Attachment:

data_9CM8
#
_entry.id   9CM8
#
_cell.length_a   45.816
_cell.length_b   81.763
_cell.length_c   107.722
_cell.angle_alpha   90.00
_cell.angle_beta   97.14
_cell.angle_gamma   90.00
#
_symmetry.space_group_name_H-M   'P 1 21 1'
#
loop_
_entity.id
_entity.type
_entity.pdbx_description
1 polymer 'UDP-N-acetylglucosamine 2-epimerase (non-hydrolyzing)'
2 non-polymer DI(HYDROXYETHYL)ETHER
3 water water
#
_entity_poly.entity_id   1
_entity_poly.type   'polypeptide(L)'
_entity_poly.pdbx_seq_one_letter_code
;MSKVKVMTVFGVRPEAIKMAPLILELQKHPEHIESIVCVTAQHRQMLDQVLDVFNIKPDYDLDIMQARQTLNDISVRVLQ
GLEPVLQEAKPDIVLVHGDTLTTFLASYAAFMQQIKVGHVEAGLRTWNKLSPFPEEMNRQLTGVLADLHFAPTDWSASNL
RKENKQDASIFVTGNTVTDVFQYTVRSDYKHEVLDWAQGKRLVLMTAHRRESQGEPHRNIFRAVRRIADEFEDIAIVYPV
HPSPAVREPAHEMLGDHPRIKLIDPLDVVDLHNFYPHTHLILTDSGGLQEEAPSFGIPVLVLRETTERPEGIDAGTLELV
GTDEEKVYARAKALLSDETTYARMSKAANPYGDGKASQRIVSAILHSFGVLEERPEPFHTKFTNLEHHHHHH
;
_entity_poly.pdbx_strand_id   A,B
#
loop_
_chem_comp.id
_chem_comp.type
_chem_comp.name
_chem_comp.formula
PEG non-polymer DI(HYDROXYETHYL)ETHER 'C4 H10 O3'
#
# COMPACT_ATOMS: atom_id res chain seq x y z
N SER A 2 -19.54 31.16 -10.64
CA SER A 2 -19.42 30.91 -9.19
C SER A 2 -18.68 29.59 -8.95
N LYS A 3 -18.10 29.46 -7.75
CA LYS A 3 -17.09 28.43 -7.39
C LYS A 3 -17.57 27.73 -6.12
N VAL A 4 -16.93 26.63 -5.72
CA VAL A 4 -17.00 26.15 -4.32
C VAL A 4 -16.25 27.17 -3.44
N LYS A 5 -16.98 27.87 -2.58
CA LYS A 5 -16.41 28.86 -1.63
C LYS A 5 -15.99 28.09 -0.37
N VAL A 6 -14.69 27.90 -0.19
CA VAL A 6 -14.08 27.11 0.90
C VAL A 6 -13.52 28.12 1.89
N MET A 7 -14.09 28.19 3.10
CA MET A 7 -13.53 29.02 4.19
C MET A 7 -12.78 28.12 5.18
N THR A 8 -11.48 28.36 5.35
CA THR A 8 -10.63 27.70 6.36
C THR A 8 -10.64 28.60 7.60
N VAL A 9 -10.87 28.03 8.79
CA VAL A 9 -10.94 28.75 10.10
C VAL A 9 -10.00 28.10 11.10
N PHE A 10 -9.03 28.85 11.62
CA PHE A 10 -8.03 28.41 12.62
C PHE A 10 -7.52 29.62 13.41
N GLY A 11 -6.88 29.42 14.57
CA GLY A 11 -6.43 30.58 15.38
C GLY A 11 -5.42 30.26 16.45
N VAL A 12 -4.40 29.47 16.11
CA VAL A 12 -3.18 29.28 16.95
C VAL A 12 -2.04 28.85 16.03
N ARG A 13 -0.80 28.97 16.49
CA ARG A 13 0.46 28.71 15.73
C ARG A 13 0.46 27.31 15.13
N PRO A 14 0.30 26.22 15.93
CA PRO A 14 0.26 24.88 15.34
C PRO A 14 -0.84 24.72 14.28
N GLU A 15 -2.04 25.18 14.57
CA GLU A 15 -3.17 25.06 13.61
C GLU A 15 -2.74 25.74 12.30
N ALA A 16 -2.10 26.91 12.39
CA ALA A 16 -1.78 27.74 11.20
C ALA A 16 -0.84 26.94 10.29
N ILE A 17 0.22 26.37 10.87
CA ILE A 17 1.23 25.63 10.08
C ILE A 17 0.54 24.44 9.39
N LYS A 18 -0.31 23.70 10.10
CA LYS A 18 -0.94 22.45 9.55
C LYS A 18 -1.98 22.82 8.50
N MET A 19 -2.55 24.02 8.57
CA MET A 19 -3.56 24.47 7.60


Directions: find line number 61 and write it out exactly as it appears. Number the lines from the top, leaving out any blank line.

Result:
C THR A 8 -10.64 28.60 7.60